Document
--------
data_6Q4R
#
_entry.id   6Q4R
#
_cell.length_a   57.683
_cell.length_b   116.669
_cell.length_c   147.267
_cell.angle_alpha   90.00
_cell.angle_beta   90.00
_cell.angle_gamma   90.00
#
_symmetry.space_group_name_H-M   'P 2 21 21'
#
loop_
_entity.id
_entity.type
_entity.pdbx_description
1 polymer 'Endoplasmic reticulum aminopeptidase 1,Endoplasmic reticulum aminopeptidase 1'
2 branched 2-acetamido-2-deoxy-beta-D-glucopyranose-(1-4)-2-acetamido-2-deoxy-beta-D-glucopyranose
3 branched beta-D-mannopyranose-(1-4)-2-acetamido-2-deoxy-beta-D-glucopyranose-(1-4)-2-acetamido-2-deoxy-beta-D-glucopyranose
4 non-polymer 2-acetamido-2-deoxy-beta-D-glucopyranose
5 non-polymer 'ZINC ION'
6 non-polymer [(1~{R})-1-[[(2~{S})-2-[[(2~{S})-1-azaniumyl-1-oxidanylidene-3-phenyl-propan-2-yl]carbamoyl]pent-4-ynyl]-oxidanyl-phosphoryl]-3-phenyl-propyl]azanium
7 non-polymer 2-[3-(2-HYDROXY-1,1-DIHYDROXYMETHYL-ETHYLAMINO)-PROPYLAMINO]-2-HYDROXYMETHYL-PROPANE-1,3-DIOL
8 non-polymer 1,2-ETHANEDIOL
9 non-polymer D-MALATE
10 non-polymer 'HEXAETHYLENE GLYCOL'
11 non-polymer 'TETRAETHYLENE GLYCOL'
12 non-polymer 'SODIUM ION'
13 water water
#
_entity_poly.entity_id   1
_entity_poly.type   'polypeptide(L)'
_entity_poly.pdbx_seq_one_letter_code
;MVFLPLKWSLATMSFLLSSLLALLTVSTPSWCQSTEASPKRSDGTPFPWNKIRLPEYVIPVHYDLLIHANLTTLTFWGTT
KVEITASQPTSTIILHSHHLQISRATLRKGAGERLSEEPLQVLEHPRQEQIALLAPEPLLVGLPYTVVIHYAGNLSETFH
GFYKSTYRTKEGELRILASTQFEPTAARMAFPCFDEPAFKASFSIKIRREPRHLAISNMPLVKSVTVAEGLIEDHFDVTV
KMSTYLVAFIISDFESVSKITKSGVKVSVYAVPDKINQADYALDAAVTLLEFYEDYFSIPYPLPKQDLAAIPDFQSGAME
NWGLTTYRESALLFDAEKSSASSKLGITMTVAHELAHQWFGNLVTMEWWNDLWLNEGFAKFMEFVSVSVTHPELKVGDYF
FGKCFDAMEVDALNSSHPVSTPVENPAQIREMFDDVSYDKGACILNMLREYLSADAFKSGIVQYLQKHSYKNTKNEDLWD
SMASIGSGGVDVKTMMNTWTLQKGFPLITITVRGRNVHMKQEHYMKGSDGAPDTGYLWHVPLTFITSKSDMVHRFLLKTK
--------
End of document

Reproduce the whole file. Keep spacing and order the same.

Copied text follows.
data_6Q4R
#
_entry.id   6Q4R
#
_cell.length_a   57.683
_cell.length_b   116.669
_cell.length_c   147.267
_cell.angle_alpha   90.00
_cell.angle_beta   90.00
_cell.angle_gamma   90.00
#
_symmetry.space_group_name_H-M   'P 2 21 21'
#
loop_
_entity.id
_entity.type
_entity.pdbx_description
1 polymer 'Endoplasmic reticulum aminopeptidase 1,Endoplasmic reticulum aminopeptidase 1'
2 branched 2-acetamido-2-deoxy-beta-D-glucopyranose-(1-4)-2-acetamido-2-deoxy-beta-D-glucopyranose
3 branched beta-D-mannopyranose-(1-4)-2-acetamido-2-deoxy-beta-D-glucopyranose-(1-4)-2-acetamido-2-deoxy-beta-D-glucopyranose
4 non-polymer 2-acetamido-2-deoxy-beta-D-glucopyranose
5 non-polymer 'ZINC ION'
6 non-polymer [(1~{R})-1-[[(2~{S})-2-[[(2~{S})-1-azaniumyl-1-oxidanylidene-3-phenyl-propan-2-yl]carbamoyl]pent-4-ynyl]-oxidanyl-phosphoryl]-3-phenyl-propyl]azanium
7 non-polymer 2-[3-(2-HYDROXY-1,1-DIHYDROXYMETHYL-ETHYLAMINO)-PROPYLAMINO]-2-HYDROXYMETHYL-PROPANE-1,3-DIOL
8 non-polymer 1,2-ETHANEDIOL
9 non-polymer D-MALATE
10 non-polymer 'HEXAETHYLENE GLYCOL'
11 non-polymer 'TETRAETHYLENE GLYCOL'
12 non-polymer 'SODIUM ION'
13 water water
#
_entity_poly.entity_id   1
_entity_poly.type   'polypeptide(L)'
_entity_poly.pdbx_seq_one_letter_code
;MVFLPLKWSLATMSFLLSSLLALLTVSTPSWCQSTEASPKRSDGTPFPWNKIRLPEYVIPVHYDLLIHANLTTLTFWGTT
KVEITASQPTSTIILHSHHLQISRATLRKGAGERLSEEPLQVLEHPRQEQIALLAPEPLLVGLPYTVVIHYAGNLSETFH
GFYKSTYRTKEGELRILASTQFEPTAARMAFPCFDEPAFKASFSIKIRREPRHLAISNMPLVKSVTVAEGLIEDHFDVTV
KMSTYLVAFIISDFESVSKITKSGVKVSVYAVPDKINQADYALDAAVTLLEFYEDYFSIPYPLPKQDLAAIPDFQSGAME
NWGLTTYRESALLFDAEKSSASSKLGITMTVAHELAHQWFGNLVTMEWWNDLWLNEGFAKFMEFVSVSVTHPELKVGDYF
FGKCFDAMEVDALNSSHPVSTPVENPAQIREMFDDVSYDKGACILNMLREYLSADAFKSGIVQYLQKHSYKNTKNEDLWD
SMASIGSGGVDVKTMMNTWTLQKGFPLITITVRGRNVHMKQEHYMKGSDGAPDTGYLWHVPLTFITSKSDMVHRFLLKTK